Underneath a whole fable !
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An * after a word means you can find an explanation under the fable
The animal forest was in a tizz, since it was cold. Not just a bit cold. Very cold. The dragonfly gasped for breath because she was stiff from the cold. The sheep was always sensitive to her lack of breath and he was happy that this time it was not caused by emotions, so he could help by offering the dragonfly a little space between the lush, woollen curls of his fur. Winter was also no big deal to him. Just leave your curls a little longer and the cold will not bother you. Sometimes it seemed to him that life would be complicated if you were not a sheep, but then again, he did not quite know what complicated was, so he gave it no further thought.
“Hello”, heard the sheep with the dragonfly in his fur. They looked up.
“Hello”, squeaked the dragonfly a little stifled and uptight but certainly not unfriendly. You ought to welcome strangers in a friendly way, even if you are somewhat uptight.
“Hi”, said the sheep also. He was never one of the quickest but certainly no less friendly than the dragonfly.
“I am curious”, said the willow grouse, because that’s who it was, “where the competition will take place.”
“The competition?”, repeated the sheep and the dragonfly while thinking very hard.
“Yes, the hellish tour”, said the willow grouse. “The rough tour * when it has been freezing and on the ice of the inland waters a competition will take place to decide who will be the first to have been at all eleven glades.” With the feathers on her legs and feet, she was totally ready for it.
“Oh”, said the sheep in his own way and the dragonfly chimed in.
“Yes, yes,” she said, “of course. It’s freezing again!”
“Of c-c-course”, said the race duck too, who stuttered a bit when he was excited.
“The magnolia”, said the ladybug, who was familiar with ice, because after all, you can also move to music on it. “Our rough tour starts at the large glade around the magnolia.”
“Y-y-yes”, stuttered the race duck, “and everyone who h-h-has had their c-c-card stamped at all eleven g-g-glades, comes back there to f-f-finish near the magnolia.”
“Not my cup of tea”, said the centipede shivering. “I would not dare to venture out onto thin ice. I’m only just enjoying being unknotted. One fall and I will be all tangled up again.”
The polar bear came swaying by. The animals enjoyed watching his big swinging steps. It looked kind of comical and he also spoke with an odd accent, but they were all in awe of him, because nevertheless, he had once finished second.
“Funny”, considered the giraffe. “All this annual fuss about the rough tour, when actually the frost is seldom severe enough to even organise it.”
“Looking forward to it, creates togetherness, whether it takes place or not”, said the owl solemnly.
And all the animals unanimously agreed that this was well-said.

*the hellish tour…the rough tour

This fable is based on the Dutch tradition of the Eleven Cities Tour, in Dutch: De Elfstedentocht. When the frost has been severe and long enough, the inland waters (canals, rivers, lakes,etc) of the northern province Friesland are frozen and one can skate from city to city. The province has 11 towns with ancient city rights and they are all addressed in this tour of about 200 kilometers. The first Eleven Cities Tour took place in 1909 and there have been only 15 tours thus far. It was never possible to have the tour each winter, but since the 1960’s, because of the upcoming industries (that use the waterways to drain their hot water) and economic interests (ice-breakers so that economic traffic on the waterways can continue), it became more and more rare that the tour could be organized. After the ever-worst tour in 1963, it was only 22 years later that a new tour could be organized. There were 2 in a row then (also one in 1986), but the last one we had was 20 years ago in 1997.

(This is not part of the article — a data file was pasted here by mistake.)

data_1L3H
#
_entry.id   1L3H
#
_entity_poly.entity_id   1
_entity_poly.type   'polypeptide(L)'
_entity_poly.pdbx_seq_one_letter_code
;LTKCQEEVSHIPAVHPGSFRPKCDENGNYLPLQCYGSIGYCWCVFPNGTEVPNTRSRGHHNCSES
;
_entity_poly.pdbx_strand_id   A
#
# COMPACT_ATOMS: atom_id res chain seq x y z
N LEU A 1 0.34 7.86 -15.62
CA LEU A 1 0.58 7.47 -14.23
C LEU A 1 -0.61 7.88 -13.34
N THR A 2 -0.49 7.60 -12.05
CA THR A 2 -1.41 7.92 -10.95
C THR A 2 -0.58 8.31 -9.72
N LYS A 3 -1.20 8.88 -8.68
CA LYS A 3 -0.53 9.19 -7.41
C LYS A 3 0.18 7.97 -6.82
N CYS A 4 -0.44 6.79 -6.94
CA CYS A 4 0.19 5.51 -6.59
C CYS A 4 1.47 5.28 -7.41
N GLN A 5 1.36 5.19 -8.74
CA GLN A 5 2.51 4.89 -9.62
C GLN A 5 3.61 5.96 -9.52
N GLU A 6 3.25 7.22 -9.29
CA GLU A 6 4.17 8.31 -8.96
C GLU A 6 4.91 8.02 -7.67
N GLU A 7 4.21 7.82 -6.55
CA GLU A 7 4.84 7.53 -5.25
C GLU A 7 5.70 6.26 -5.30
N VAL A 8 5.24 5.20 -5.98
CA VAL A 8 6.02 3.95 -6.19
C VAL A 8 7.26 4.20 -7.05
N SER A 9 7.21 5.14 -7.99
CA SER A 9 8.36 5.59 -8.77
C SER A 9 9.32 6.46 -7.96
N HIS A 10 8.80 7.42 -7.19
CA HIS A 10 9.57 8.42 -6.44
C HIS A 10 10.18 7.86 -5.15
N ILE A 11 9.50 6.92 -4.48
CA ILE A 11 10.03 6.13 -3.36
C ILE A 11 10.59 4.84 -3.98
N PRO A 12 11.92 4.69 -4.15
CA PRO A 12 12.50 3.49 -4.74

Whenever the winter gives frost in The Netherlands, people start talking about the Eleven Cities Tour, even if the frost is light and not long. It’s a collective commemoration of all heroism around this tour.
This is an impression of the worst tour ever, The Hell of ‘63

Here’s the finish of the tour of 1997, look who was second 😉

And here’s an impression of the Eleven Cities Tour of 1942 in which my grandfather, Berend de Jong, was a leisure rider who finished the whole tour. On this photo, you see him with two brothers-in-law.

My grandfather, who managed to finish in the Eleven Cities Tour of 1942

My grandfather, who managed to finish in the Eleven Cities Tour of 1942

You can continue reading about the animals in my book with fables that is published by BoekScout and can be found in their webshop.
The book is bilingual: Dutch-English and is titled:

psychologische fabels / psychological fables

*As in all fables, the stories mirror human behaviour. Through the animals’ characters, we actually look at ourselves and our society. The fables are contemplative, yet vivid and quite humorous.*

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